Let's get started!

rust
...
#[derive(Debug)]
struct HttpResponse { 
    version: String,
    status_code: usize,
    status_text: String,
    headers: HashMap<String, String>,
    body: String
}

impl HttpResponse {
...
}
...

Here we have our HttpResponse with the core pieces it needs. This is a straightforward translation of the String we had constructed as a response.

Now let's look at the first type of response we'll send - the OK

rust
...
impl HttpResponse {
    ...
    fn ok() -> HttpResponse {
        let version = "HTTP/1.1".to_string();
        let status_code = 200;
        let status_text = "OK".to_string();
        let headers: HashMap<String, String> = HashMap::new();
        let body = "".to_string();

        HttpResponse {
            version, status_code, status_text, headers, body 
        }
    }
    ...
}
...

We initialize our HttpResponse here with some set values. The key is our status_code and status_text.

rust
...
    fn not_found() -> HttpResponse {
        let version = "HTTP/1.1".to_string();
        let status_code = 404;
        let status_text = "NOT FOUND".to_string();
        let headers: HashMap<String, String> = HashMap::new();
        let body = "Page could not be found.".to_string();

        HttpResponse {
            version, status_code, status_text, headers, body 
        }
    }

    fn internal_server_error() -> HttpResponse {
        let version = "HTTP/1.1".to_string();
        let status_code = 500;
        let status_text = "INTERNAL SERVER ERROR".to_string();
        let headers: HashMap<String, String> = HashMap::new();
        let body = "500 - Internal Server Error".to_string();

        HttpResponse {
            version, status_code, status_text, headers, body 
        }
    }
...

Next we initialize our not_found and interal_server_error versions of HttpResponse. Here we want to set the body as well.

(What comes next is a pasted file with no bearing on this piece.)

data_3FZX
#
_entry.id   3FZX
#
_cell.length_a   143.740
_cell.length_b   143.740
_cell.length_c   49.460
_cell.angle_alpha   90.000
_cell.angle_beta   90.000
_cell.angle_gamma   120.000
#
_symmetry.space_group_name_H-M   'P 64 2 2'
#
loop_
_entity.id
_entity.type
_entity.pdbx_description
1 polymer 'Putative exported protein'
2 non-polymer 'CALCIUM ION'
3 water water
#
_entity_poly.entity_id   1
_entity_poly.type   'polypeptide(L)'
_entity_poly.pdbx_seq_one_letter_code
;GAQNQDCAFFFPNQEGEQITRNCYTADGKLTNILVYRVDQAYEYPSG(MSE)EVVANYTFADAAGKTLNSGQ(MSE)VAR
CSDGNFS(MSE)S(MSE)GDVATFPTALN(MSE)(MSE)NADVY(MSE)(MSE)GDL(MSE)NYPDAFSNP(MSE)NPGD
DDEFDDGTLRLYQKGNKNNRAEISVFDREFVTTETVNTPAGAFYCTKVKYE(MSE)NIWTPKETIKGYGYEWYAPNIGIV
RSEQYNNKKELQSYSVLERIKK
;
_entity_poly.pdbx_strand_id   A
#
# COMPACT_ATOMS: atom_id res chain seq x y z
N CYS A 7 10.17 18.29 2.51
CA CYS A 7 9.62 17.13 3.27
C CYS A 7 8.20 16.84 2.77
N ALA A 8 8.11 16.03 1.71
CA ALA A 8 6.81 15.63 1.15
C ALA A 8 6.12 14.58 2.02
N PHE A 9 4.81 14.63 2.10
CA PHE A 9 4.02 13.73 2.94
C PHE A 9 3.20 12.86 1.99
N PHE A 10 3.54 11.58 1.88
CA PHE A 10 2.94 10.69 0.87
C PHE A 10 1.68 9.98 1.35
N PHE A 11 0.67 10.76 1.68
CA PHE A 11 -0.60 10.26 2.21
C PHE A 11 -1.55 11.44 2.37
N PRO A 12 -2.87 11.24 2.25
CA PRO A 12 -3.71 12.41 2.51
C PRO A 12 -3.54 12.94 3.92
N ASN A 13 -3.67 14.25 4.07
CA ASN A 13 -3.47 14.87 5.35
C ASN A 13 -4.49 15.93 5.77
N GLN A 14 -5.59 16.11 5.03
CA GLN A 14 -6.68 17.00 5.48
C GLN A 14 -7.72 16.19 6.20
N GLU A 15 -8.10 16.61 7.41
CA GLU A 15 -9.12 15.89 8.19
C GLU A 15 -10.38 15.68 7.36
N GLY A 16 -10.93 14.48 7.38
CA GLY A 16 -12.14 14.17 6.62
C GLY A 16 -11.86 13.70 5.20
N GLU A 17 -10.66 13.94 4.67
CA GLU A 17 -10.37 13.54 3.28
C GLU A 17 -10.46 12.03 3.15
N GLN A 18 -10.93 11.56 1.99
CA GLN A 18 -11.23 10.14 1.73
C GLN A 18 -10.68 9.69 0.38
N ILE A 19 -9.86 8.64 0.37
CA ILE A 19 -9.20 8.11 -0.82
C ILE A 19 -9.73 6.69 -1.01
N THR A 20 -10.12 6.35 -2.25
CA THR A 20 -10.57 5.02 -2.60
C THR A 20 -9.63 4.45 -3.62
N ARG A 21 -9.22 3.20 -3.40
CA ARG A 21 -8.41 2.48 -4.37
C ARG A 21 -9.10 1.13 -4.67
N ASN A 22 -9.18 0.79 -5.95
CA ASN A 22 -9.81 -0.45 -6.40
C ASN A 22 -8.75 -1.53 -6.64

With that we have 3 http responses ready to be used. Now the next thing we need to do is write out body functions. We want to be able to do .body("some text") and send have our response have the body containing that text. We also want to be able to specifiy a file and have the response get the file and fill in the relevant information.

rust
impl HttpResponse {
...
    fn body(mut self, body: &str) -> Self {
        let content_type = "text/html".to_string();
        let content_length = body.len(); 

        self.headers.insert("Content-Type".to_string(), content_type);
        self.headers.insert("Content-Length".to_string(), content_length.to_string());
        self.body = body.to_string();

        self
    }
...
}
...

Our body function is straightforward, we pass in a string slice and we set that the HttpResponse object's body. We also add 2 headers to our currently empty header hashmap.

rust
...
impl HttpResponse {
    ...
    fn file(mut self, path: String) -> Self {
        let body = fs::read_to_string(&path).unwrap();

        let mime_type = Path::new(&path).extension().unwrap().to_string_lossy();
        let mime_type = if mime_type == "js" {
            "javascript".to_string()
        } else {
            mime_type.to_string()
        };

        let content_type = format!("text/{}", mime_type);
        let content_length = body.len(); 

        self.headers.insert("Content-Type".to_string(), content_type);
        self.headers.insert("Content-Length".to_string(), content_length.to_string());
        self.body = body;

        self
    }
    ...
}
...

Our file function is similar to our body but instead of setting the mimetype by default we want to use the file's extension instead. We also need to read the file in here and set it to the HttpResponse's body.

With these 2 functions we now can send data to the browser using our HttpResponse!